So what is a carnivore to do? Well it means owning up, facing reality a little, and yes: eating less meat in general. It means that a delicious bone-in ribeye is a luxury. It means I need to say goodbye to my glorious hot n’ fresh McDouble probably forever. It means I am on beta-testing lists (here are two) for strange but admittedly fascinating hamburger alternatives. And it means I am even more sensitive and irrational about my precious brisket than ever.

One faces hard choices when growing up. This is a painful one, but it must be made. Will I stop eating beef altogether? No. But I feel guilty every time I do it. And I am not a huge fan of guilt. *sobs into a bowl of soylent*

 

And finally: everyone shut the hell up about GMOs this instant.

If you want to bring fundamentalist intelligent-designers and homeopathy-hocking liberals together into the same vacuous padded room of ignorance, and vaccines are off the table, just lob them a piping-hot genetically-modified potato.

I get too worked up about shit like this, and I am the worst at writing about it. Let me just take a deep, conciliatory breath, and start by politely saying that I do feel very strongly about science's role for humanity. Verifiably false information should not be respected or even given the same platform as evidence-based science, and should not be taught to children as scientific fact.

The unbelievable level of misinformation and stupidity surrounding this “debate” is, in all sincerity, sad. I think like many other aspects of American culture, the only thing it reveals is the true nature of our relationship with food… meaning, there is inherently none. We’re just rotten to our very core with stuff. Even the poorest of us have always had it.

But I’m not bringing this up because I want an ethical debate. I don’t want you to get the impression that this is even a debate at all. It’s not. I’m not going to engage anyone about it (unless they agree with me). I just don’t have the interest or the time to deal with trolls. So instead of screaming out loud to no one, let’s try this: I’m simply going to make a few key points and pretty much leave it at that:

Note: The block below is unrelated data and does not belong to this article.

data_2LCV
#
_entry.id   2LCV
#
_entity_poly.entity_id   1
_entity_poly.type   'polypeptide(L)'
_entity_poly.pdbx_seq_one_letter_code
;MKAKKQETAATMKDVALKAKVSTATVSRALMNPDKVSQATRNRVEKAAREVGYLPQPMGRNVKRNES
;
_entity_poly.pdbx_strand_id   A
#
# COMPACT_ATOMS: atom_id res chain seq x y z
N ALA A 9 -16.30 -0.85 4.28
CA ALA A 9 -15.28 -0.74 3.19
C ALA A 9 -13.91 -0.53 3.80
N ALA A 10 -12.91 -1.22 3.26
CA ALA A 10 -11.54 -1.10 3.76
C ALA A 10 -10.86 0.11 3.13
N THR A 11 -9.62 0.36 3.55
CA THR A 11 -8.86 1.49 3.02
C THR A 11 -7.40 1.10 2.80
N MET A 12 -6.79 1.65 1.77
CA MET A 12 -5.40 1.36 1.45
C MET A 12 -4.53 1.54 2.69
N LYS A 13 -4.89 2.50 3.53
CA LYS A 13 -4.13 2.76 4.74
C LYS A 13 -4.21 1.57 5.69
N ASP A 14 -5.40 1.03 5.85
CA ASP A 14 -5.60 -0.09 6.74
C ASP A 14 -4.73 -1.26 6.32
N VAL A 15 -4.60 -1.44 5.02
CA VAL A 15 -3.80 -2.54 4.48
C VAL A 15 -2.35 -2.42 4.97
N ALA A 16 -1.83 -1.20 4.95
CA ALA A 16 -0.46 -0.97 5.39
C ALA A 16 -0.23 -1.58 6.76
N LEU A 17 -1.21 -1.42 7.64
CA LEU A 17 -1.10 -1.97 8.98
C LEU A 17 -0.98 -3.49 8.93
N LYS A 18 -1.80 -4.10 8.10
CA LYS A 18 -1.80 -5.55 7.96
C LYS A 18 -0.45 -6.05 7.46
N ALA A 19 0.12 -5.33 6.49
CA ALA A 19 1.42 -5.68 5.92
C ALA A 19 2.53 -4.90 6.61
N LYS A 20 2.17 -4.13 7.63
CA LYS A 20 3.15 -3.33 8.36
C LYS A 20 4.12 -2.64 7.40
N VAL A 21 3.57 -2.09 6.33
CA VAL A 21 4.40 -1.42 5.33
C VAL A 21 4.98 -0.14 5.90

• Biotechnology is the reason we and many countries much poorer than ours have food at all. It is a moral and economic good for humanity.

  • Eating genetically modified foods, or animals that have consumed genetically-modified foods, is the exact same as eating non-genetically-modified foods or animals. It has been scientifically proven to be healthy and safe again and again and again and again and again and again and again and again.

  • The GMO labelling proposals I’ve seen look like they’ll be horribly inaccurate and a massive regulatory nightmare that sucks for businesses, the FDA, and consumers. If your idea fixes these things, I’ll support it.

  • Lastly and most importantly: unless every household on this planet grows the same amount of food they consume, unless the United Nations gives Glenn Roberts a hundred trillion dollars, or unless we stop making more people right fucking now, nothing is ever going to change. Ever.

When I see the droves and droves of people buying exclusively, high-priced “GMO-free!” stickered food, and hear James Beard award-winning chefs like John Currence talk about “getting away from GMOs”, I just don’t know what to say anymore. I just feel like they got conned. Being concerned is no crime, and you shouldn’t feel bad about it at all. Just listen to the right people. And if science is a bad word to you, or you want to believe there’s some global conspiracy among the “corporations, maaaaan”, I can’t help you. We landed on the moon, we never lived with dinosaurs, and genetic engineering isn’t bad for you.

No, when it comes down to it, you’re not really hurting anyone by eating only non-GMO foods. Eat what you want, man. You’re just wrong. I’m not going to be an asshole about it, and I don’t expect you to change, but you’re wrong. And I really, really wish you would keep it to yourself.


Was that too cunty? I thought it was a good balance. I’ve decided to be more positive in 2015. I know it’s hard to believe. But that doesn’t have to mean “nicer”... just more constructive, more creative, adding more to the conversation than harping the same old bullshit. You know: learning to properly express myself gracefully. Woosah.

What (or who?! I won’t censor you) did you hate about 2014?